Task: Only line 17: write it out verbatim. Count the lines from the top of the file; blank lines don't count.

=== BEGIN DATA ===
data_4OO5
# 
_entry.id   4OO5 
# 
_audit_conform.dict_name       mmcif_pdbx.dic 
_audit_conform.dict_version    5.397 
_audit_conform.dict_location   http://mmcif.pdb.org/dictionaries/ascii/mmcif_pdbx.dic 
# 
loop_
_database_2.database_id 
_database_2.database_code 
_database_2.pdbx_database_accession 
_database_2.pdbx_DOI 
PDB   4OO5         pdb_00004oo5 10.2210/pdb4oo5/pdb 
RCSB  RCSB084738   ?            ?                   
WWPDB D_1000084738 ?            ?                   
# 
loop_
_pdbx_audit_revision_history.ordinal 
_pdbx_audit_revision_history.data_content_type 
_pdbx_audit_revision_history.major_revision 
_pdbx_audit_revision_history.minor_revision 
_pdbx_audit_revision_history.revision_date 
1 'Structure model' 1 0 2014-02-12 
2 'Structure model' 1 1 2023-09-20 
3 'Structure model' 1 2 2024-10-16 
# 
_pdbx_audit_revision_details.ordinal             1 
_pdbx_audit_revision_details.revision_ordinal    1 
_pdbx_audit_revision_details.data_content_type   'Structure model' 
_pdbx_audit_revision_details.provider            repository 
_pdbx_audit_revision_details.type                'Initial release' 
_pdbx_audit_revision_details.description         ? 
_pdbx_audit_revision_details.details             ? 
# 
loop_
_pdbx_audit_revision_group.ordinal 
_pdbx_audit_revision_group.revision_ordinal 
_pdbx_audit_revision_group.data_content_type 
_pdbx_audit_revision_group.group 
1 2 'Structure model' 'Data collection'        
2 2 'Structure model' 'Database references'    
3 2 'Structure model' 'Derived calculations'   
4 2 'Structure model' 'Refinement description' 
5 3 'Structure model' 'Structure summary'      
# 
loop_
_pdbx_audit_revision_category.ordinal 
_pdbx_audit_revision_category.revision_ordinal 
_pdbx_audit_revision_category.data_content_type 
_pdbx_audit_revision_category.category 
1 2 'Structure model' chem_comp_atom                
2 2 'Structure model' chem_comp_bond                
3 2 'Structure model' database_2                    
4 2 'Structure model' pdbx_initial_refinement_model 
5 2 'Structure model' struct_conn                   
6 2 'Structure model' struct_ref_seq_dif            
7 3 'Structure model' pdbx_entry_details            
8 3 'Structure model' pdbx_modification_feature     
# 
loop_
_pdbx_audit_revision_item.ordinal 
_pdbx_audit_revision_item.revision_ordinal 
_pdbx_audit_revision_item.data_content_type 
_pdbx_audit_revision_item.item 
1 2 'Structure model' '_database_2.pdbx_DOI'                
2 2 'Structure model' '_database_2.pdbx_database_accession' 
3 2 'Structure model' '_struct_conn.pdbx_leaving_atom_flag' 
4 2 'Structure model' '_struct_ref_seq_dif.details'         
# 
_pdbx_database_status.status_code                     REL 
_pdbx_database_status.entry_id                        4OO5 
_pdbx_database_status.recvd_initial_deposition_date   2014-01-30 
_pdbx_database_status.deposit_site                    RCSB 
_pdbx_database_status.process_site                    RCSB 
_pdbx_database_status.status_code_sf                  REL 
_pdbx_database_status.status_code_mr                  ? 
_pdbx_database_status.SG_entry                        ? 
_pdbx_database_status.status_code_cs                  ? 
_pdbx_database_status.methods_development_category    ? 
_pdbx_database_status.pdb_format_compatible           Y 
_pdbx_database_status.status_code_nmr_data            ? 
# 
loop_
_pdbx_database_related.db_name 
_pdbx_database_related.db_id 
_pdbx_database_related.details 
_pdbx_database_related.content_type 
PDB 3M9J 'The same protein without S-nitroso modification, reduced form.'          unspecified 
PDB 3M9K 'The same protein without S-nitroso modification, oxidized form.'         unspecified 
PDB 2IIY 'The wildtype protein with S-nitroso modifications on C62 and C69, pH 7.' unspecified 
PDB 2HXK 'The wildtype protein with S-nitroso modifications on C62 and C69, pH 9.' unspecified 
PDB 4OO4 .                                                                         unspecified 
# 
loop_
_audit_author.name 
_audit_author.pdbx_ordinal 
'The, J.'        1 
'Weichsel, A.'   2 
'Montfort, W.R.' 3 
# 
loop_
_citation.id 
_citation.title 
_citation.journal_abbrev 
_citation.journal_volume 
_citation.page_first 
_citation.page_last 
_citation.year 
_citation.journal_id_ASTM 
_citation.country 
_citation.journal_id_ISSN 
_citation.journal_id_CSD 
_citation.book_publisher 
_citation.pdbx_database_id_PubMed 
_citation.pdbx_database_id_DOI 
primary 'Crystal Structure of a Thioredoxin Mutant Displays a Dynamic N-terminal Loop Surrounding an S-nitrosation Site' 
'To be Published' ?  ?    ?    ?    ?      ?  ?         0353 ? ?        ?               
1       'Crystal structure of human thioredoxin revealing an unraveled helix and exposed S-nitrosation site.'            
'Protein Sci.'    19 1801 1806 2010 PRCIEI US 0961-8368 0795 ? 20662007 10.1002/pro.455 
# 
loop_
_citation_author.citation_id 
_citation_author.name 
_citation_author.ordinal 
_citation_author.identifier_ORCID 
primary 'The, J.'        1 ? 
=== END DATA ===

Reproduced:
# 